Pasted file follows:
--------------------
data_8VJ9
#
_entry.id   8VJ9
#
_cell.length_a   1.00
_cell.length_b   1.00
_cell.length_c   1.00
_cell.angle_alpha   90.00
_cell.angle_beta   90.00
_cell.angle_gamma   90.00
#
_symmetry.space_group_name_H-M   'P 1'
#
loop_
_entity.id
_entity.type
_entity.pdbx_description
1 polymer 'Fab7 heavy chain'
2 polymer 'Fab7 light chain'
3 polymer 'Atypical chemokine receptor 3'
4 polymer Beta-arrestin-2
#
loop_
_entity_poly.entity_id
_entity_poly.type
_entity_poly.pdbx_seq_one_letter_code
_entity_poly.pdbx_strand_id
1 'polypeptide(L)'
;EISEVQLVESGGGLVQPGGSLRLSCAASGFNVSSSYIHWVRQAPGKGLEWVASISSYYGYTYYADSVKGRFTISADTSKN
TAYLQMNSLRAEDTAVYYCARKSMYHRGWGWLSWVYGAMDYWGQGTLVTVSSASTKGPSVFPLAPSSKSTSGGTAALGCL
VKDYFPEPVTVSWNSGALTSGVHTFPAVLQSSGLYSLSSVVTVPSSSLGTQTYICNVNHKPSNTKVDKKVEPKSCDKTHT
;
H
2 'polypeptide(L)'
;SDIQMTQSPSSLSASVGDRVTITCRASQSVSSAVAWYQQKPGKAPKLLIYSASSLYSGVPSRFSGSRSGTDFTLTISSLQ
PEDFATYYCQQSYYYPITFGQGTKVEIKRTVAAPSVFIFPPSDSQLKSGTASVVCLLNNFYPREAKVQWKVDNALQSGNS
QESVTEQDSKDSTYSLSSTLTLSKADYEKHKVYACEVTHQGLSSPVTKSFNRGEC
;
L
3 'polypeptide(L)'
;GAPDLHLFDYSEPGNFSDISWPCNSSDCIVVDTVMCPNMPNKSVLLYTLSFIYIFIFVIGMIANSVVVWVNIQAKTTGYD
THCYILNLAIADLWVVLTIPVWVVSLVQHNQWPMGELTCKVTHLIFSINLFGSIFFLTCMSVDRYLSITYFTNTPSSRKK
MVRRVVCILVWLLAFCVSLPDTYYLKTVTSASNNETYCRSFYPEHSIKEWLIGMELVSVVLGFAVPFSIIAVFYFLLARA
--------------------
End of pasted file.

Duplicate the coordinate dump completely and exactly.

data_8VJ9
#
_entry.id   8VJ9
#
_cell.length_a   1.00
_cell.length_b   1.00
_cell.length_c   1.00
_cell.angle_alpha   90.00
_cell.angle_beta   90.00
_cell.angle_gamma   90.00
#
_symmetry.space_group_name_H-M   'P 1'
#
loop_
_entity.id
_entity.type
_entity.pdbx_description
1 polymer 'Fab7 heavy chain'
2 polymer 'Fab7 light chain'
3 polymer 'Atypical chemokine receptor 3'
4 polymer Beta-arrestin-2
#
loop_
_entity_poly.entity_id
_entity_poly.type
_entity_poly.pdbx_seq_one_letter_code
_entity_poly.pdbx_strand_id
1 'polypeptide(L)'
;EISEVQLVESGGGLVQPGGSLRLSCAASGFNVSSSYIHWVRQAPGKGLEWVASISSYYGYTYYADSVKGRFTISADTSKN
TAYLQMNSLRAEDTAVYYCARKSMYHRGWGWLSWVYGAMDYWGQGTLVTVSSASTKGPSVFPLAPSSKSTSGGTAALGCL
VKDYFPEPVTVSWNSGALTSGVHTFPAVLQSSGLYSLSSVVTVPSSSLGTQTYICNVNHKPSNTKVDKKVEPKSCDKTHT
;
H
2 'polypeptide(L)'
;SDIQMTQSPSSLSASVGDRVTITCRASQSVSSAVAWYQQKPGKAPKLLIYSASSLYSGVPSRFSGSRSGTDFTLTISSLQ
PEDFATYYCQQSYYYPITFGQGTKVEIKRTVAAPSVFIFPPSDSQLKSGTASVVCLLNNFYPREAKVQWKVDNALQSGNS
QESVTEQDSKDSTYSLSSTLTLSKADYEKHKVYACEVTHQGLSSPVTKSFNRGEC
;
L
3 'polypeptide(L)'
;GAPDLHLFDYSEPGNFSDISWPCNSSDCIVVDTVMCPNMPNKSVLLYTLSFIYIFIFVIGMIANSVVVWVNIQAKTTGYD
THCYILNLAIADLWVVLTIPVWVVSLVQHNQWPMGELTCKVTHLIFSINLFGSIFFLTCMSVDRYLSITYFTNTPSSRKK
MVRRVVCILVWLLAFCVSLPDTYYLKTVTSASNNETYCRSFYPEHSIKEWLIGMELVSVVLGFAVPFSIIAVFYFLLARA